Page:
View HerbC's profile


1805 posts in 3662 days

#13 posted 08-28-2016 03:11 PM

I hate it when the “motel” bogs down. And even worse, when the machine “plaines” out nicely.
What a moron.

- Bill White


I don’t see a couple of spelling errors or perhaps typos as being any real indicator of intelligence.

I save the moron label for those who aren’t smart enough to know when they’ve been insulted.


-- Herb, Florida - Here's why I close most messages with "Be Careful!"

View BurlyBob's profile


7695 posts in 3068 days

#14 posted 08-28-2016 03:40 PM

Spitfire, we all be making mistakes. Hopefully ones we can recover from with no permanent scars. I guarantee it won’t be your last. Welcome to the club.

View ChefHDAN's profile


1700 posts in 3652 days

#15 posted 08-28-2016 04:18 PM

YOu can always profit from the screw-up, as expressed above, fortunate it wasn’t in something super expensive, Upside is your next sled will be even better, and you’ll complete it faster too!

-- I've decided 1 mistake is really 2 opportunities to learn.. learn how to fix it... and learn how to not repeat it

View ShaneA's profile


7085 posts in 3401 days

#16 posted 08-28-2016 04:24 PM

Mistakes are just part of it. Finding solutions, and improvements is what WW is all about. The more experience you gain, the better you will be fixing, hiding, and progressing to solutions.

View oldnovice's profile


7593 posts in 4170 days

#17 posted 08-28-2016 04:38 PM

We all make mistakes when woodworking as it is part of the challenge to be perfect.
We also make mistakes when we put up with stupid comments.

You can’t have one without the other!

-- "It's fine in practise but it will never work in theory"

View Kirk650's profile


680 posts in 1551 days

#18 posted 08-28-2016 05:30 PM

Yes, we all make mistakes. When I’m in my workshop and really mess something up, nobody hears my screams and profanity. Luckily.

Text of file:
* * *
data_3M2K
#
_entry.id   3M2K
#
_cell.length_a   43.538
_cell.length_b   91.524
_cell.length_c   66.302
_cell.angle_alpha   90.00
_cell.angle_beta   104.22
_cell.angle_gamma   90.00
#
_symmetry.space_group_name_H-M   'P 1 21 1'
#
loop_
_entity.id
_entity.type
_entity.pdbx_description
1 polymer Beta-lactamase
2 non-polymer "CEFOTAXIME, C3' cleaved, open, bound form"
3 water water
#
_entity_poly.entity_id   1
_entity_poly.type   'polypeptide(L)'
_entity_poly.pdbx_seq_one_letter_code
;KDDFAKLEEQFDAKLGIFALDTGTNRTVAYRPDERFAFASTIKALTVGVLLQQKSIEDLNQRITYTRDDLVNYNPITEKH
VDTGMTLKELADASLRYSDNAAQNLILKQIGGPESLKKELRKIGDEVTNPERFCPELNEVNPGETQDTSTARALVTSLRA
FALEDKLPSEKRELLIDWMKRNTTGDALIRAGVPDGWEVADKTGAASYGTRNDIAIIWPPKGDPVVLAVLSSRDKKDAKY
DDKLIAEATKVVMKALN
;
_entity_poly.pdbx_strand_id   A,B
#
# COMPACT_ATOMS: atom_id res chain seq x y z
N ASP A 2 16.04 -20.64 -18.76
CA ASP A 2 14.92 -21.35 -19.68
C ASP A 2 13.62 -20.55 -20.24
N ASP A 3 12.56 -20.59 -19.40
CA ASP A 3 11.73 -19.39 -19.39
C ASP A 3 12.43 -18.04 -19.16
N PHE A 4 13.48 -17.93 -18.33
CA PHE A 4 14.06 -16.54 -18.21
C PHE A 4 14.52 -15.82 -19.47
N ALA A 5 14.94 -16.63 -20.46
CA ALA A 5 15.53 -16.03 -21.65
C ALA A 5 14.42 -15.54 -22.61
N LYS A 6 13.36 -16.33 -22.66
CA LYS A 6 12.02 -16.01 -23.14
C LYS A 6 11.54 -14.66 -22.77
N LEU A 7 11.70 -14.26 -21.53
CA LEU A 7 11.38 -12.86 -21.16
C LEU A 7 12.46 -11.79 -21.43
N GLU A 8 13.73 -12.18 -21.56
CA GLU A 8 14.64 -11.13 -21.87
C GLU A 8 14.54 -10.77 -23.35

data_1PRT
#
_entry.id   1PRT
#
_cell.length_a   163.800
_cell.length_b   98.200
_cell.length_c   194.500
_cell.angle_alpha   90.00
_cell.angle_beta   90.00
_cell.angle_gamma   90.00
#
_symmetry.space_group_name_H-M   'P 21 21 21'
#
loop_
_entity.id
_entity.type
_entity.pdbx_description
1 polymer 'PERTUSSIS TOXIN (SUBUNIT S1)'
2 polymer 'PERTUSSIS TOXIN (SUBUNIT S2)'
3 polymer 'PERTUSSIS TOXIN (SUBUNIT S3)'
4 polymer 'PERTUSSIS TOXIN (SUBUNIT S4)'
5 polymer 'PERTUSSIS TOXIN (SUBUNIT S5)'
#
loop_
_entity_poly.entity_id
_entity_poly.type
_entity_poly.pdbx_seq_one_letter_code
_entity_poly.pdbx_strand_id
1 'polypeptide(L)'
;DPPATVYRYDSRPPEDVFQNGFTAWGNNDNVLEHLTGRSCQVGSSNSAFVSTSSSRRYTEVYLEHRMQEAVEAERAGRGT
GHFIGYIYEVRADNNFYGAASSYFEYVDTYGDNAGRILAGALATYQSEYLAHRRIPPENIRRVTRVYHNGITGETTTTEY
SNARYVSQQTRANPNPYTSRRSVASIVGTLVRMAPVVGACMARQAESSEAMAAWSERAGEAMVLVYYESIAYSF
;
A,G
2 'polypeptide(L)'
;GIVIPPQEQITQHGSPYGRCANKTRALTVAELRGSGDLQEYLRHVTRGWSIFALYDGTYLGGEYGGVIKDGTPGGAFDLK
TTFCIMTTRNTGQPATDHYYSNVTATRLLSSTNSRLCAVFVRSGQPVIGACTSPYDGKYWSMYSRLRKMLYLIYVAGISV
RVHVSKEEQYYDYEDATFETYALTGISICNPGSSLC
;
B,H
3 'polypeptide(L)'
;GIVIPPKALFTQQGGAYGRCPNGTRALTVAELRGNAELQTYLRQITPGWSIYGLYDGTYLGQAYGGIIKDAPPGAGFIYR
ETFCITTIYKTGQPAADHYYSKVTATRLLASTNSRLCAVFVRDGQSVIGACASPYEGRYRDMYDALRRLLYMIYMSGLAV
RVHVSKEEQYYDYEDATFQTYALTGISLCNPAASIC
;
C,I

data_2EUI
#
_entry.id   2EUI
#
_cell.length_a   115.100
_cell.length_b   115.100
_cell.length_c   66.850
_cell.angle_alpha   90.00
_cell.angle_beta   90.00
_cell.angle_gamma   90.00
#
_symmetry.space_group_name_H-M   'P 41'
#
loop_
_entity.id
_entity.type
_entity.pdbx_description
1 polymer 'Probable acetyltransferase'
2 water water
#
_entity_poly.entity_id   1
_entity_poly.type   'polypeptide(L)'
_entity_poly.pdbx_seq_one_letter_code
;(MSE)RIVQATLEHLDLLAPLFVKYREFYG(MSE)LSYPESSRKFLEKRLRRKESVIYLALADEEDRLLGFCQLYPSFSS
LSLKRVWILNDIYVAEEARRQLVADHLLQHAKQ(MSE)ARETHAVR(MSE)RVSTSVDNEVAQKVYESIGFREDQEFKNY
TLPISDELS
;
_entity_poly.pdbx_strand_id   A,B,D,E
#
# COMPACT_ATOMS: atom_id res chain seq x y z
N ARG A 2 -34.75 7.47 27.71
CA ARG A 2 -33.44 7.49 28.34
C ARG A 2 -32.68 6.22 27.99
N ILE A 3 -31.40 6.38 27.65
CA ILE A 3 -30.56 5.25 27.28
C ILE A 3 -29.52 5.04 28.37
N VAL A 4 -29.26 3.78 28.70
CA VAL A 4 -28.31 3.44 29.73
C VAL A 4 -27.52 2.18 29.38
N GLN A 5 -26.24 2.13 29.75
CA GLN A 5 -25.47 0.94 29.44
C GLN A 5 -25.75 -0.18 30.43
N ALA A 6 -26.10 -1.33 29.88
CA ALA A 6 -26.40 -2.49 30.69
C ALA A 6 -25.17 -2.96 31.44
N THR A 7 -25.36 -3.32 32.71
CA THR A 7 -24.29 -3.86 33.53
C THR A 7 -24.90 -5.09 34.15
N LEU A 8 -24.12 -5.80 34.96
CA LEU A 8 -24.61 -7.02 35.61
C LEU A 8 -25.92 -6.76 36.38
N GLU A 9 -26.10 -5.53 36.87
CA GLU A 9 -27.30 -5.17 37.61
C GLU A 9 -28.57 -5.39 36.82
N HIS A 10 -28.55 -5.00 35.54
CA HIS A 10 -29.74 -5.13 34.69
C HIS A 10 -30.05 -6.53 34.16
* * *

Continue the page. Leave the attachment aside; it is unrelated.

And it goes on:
View John's profile


246 posts in 2384 days

#19 posted 08-28-2016 07:16 PM

We all make stupid mistakes. If you don’t learn from them that makes you the stupid one. If you’re not making silly mistakes you’re not trying to learn something new.

-- I measured once, cut twice, and its still too short...

View Woodknack's profile


13439 posts in 3182 days

#20 posted 08-28-2016 09:48 PM

The most accurate sled I have is made from 3/8 pine ply with a pine 2×4 fence. It’s 20-ish years old and remains square for some reason. I’ve built “nicer” sleds but none have remained as accurate as that first one and I don’t baby it at all. The only downside is the zero edge is wallowed from years of use so it’s no longer a true “zero clearance”.

-- Rick M,

View daddywoofdawg's profile


1029 posts in 2377 days

#21 posted 08-28-2016 10:05 PM

Two questions: 1. how far up your fence is the saw kerf,I feel 1/3 should be max.and If you put a safety block behind the kerf on the fence, you should have any twist. 2. was the fence just glued? or screwed or glued and screwed?I like the back fence just screwed,for adjustments,and If something like your thing happens I just make a new fence. 3. what kind of baltic birch ply? some big box store sell BB but it’s not the 15 ply BB stuff but 6-7 ply plywood made from birch. the 15 ply real BB should never twist.

View NormG's profile


6506 posts in 3806 days

#22 posted 08-29-2016 12:44 AM

I did not see the original post, but we have all learned many things and shared them here.

Everyone have a great upcoming week

-- Norman - I never never make a mistake, I just change the design.

View Spitfire1's profile


67 posts in 1541 days

#23 posted 08-29-2016 04:30 PM

To answer your questions daddywoofdawg I wouldn’t saw the kerf is more than 1/3 the way up the fence. Secondly I never did put a blade box on my sled. I meant to but never did get around to it. I definitely will in my new one from the beginning. The fence was only screwed in place front and rear. I suppose as you noted I can simply add a new fence and be good to go.

As for the Baltic birch I bought it from a local hardwood store (Windsor Plywood).

Thanks again everyone for your responses. Have a great week.

View Robert's profile


3788 posts in 2283 days

#24 posted 08-29-2016 06:18 PM

Make some 90 degree blocks to put behind the fence this will keep it square and straight.

-- Everything is a prototype thats why its one of a kind!!